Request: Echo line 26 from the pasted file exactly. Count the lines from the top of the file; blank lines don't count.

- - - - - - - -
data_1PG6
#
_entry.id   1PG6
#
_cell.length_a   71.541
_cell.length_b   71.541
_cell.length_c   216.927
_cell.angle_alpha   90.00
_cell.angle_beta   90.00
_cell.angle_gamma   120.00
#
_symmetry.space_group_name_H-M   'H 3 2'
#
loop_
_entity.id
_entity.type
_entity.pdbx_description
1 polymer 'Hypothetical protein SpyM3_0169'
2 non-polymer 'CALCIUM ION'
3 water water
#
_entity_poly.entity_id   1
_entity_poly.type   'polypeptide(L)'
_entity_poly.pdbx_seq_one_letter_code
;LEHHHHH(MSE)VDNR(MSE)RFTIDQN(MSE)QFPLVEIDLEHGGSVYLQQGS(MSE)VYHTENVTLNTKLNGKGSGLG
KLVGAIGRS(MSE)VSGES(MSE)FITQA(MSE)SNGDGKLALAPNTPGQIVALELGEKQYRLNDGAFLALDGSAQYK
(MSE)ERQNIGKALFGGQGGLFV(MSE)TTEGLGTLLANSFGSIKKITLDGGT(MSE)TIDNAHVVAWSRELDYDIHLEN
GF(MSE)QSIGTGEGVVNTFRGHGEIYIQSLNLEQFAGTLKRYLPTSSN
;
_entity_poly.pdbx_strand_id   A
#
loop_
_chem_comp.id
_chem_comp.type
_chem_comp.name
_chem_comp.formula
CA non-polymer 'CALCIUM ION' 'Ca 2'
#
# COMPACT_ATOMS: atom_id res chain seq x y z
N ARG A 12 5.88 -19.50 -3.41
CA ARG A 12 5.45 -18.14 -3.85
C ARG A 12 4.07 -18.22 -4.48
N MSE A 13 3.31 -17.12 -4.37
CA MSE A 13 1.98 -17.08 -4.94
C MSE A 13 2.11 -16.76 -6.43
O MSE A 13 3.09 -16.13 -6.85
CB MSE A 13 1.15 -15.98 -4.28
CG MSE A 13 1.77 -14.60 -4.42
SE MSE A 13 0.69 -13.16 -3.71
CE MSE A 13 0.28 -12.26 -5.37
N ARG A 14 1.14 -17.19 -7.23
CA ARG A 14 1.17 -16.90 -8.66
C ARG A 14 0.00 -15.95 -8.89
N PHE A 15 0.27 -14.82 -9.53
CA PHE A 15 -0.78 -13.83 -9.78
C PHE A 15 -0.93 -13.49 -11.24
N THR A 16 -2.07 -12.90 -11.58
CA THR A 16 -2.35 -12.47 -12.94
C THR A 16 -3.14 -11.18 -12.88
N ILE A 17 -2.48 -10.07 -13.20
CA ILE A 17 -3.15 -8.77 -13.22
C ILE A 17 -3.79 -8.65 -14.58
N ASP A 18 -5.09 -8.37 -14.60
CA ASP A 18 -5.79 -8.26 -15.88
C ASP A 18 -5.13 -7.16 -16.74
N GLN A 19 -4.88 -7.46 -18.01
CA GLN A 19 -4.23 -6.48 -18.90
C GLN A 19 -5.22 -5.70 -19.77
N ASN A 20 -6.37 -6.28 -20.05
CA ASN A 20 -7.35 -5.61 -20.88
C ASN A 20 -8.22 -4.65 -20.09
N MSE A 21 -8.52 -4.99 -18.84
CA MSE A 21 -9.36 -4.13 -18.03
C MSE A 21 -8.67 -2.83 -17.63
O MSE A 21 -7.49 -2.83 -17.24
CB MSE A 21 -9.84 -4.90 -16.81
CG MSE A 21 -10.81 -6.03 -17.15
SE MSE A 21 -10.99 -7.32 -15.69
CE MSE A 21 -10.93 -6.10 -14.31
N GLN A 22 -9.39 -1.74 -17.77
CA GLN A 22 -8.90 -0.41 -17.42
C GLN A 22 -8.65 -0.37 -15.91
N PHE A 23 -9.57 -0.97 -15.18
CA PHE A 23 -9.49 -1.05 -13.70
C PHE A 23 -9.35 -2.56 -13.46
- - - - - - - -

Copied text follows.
KLVGAIGRS(MSE)VSGES(MSE)FITQA(MSE)SNGDGKLALAPNTPGQIVALELGEKQYRLNDGAFLALDGSAQYK